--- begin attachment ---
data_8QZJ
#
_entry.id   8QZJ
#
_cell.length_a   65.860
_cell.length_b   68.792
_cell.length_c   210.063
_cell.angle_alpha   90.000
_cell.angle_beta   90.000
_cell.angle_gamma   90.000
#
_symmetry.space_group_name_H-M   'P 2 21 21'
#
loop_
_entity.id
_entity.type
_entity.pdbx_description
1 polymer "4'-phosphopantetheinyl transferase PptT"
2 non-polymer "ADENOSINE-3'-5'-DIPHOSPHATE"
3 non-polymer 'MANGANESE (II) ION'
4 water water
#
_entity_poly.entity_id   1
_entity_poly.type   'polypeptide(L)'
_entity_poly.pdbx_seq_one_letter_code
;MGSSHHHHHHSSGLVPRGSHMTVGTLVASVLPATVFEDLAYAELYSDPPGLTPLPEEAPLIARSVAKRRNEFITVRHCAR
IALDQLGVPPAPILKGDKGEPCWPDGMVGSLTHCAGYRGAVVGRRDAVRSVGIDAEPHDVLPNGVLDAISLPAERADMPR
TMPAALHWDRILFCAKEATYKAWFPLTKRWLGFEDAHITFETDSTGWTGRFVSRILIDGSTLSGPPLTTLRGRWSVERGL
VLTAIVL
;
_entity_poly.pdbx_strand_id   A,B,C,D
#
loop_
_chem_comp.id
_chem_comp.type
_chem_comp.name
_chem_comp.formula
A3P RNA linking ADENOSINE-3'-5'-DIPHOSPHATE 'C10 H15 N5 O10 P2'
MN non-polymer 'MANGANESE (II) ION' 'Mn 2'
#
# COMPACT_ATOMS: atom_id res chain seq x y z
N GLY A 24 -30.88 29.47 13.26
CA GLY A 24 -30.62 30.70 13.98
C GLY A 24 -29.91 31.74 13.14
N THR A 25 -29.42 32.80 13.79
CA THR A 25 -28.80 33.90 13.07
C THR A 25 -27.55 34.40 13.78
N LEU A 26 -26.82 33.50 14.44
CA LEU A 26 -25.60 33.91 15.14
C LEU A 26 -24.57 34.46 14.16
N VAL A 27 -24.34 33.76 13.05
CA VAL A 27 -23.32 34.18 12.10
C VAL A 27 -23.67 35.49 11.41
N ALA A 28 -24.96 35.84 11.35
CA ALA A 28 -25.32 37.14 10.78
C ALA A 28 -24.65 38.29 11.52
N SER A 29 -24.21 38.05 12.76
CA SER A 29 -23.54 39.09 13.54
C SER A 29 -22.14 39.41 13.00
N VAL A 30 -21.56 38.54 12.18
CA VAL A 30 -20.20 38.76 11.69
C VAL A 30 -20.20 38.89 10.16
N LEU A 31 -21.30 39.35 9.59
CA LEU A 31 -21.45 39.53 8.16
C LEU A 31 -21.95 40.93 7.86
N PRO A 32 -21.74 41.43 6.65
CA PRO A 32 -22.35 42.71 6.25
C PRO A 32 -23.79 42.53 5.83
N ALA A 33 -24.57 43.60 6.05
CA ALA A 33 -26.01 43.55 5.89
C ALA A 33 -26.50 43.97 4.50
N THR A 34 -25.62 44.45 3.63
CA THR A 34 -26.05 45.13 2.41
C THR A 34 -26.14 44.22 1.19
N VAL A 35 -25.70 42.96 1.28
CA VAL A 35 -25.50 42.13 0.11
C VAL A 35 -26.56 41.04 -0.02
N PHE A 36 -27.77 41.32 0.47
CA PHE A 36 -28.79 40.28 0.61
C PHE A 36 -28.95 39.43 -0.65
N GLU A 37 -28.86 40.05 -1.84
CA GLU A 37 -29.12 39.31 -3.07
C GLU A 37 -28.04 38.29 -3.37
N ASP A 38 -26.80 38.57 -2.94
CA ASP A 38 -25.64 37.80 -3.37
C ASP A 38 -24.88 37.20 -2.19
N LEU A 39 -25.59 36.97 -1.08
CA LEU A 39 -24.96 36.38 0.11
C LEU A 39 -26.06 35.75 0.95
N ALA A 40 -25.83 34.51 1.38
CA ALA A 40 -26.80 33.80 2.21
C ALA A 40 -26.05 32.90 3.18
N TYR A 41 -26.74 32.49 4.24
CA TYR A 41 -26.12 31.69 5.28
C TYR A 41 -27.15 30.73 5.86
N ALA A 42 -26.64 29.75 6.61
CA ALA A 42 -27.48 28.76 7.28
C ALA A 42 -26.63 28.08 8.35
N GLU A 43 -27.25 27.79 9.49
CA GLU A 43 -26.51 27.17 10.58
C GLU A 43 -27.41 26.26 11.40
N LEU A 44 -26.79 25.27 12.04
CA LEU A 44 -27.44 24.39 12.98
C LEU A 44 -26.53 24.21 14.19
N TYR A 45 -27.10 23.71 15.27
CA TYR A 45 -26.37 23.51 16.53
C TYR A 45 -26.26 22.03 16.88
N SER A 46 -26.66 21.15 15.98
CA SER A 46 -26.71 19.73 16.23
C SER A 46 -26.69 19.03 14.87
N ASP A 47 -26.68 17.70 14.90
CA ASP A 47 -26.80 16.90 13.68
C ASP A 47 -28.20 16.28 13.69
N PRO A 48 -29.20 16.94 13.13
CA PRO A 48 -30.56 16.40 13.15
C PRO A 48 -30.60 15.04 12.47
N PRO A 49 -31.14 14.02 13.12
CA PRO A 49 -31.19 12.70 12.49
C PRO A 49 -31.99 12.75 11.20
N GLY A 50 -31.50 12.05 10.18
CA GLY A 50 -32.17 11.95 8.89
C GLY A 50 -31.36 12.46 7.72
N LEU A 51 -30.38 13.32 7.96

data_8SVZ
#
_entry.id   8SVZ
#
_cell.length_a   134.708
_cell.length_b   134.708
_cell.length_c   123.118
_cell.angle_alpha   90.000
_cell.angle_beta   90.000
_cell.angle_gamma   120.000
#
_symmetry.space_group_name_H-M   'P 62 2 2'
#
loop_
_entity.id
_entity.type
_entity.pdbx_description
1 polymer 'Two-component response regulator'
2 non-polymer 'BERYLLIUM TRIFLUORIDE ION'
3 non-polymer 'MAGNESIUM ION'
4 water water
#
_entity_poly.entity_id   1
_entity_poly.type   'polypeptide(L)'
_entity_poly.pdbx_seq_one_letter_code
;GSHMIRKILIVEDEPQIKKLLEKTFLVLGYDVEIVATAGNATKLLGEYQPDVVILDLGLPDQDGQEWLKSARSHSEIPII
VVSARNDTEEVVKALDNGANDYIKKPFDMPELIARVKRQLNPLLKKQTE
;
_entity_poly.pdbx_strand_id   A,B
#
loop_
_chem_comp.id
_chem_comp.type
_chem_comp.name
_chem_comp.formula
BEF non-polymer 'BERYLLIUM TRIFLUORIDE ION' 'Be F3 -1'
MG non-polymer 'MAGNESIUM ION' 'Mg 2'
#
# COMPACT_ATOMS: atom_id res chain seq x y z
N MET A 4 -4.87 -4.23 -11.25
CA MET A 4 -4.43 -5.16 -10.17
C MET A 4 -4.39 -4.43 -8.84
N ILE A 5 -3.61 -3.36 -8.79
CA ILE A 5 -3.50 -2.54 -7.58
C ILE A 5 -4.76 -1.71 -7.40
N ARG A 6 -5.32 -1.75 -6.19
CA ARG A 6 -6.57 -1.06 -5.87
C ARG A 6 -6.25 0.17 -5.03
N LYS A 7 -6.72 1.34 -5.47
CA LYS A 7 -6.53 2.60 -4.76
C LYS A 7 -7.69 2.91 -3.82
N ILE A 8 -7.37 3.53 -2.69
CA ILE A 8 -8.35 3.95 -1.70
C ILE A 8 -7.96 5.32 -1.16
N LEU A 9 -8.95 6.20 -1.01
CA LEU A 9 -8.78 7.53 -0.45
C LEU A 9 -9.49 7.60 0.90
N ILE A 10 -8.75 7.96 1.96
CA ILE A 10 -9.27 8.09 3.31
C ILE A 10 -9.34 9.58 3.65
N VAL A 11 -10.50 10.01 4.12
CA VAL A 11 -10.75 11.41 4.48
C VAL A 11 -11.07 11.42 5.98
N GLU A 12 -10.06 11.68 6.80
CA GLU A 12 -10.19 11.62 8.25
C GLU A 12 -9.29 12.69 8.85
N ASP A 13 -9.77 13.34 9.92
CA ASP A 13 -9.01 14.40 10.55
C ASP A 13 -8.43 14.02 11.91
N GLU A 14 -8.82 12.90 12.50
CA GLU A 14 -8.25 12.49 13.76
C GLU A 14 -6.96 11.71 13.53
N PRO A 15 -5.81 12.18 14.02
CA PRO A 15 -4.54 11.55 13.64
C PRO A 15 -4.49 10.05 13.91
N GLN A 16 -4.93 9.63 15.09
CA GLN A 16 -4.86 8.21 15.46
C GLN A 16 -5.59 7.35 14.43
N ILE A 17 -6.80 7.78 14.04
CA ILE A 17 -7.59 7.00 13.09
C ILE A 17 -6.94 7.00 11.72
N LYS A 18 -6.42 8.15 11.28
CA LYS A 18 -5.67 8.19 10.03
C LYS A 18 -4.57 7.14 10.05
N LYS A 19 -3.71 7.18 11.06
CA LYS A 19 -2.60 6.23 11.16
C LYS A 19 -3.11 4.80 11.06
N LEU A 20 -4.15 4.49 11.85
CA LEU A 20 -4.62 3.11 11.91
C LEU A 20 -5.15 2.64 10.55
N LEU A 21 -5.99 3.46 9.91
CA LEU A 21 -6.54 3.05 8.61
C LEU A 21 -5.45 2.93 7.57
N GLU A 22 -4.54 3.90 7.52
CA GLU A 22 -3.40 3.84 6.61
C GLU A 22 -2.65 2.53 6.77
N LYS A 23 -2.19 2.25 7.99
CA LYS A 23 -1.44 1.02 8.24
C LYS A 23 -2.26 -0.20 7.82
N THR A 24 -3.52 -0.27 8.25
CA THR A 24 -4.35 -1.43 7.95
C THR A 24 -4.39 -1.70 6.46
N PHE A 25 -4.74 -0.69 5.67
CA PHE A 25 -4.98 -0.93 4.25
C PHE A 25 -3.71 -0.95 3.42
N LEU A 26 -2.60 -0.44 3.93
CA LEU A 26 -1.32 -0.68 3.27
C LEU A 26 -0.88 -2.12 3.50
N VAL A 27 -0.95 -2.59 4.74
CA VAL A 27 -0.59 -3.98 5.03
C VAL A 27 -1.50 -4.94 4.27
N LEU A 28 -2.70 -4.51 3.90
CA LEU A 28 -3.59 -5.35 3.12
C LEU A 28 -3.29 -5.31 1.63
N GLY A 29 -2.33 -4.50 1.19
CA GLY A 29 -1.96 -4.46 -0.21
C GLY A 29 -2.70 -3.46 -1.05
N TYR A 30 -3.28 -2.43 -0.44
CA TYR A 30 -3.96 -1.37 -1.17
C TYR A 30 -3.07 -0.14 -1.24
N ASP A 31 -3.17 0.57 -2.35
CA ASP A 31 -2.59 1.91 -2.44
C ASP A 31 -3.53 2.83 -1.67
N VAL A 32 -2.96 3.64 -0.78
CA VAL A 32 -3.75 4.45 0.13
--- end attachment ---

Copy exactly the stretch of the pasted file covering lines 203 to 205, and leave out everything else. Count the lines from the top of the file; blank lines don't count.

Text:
CA ILE A 17 -7.59 7.00 13.09
C ILE A 17 -6.94 7.00 11.72
N LYS A 18 -6.42 8.15 11.28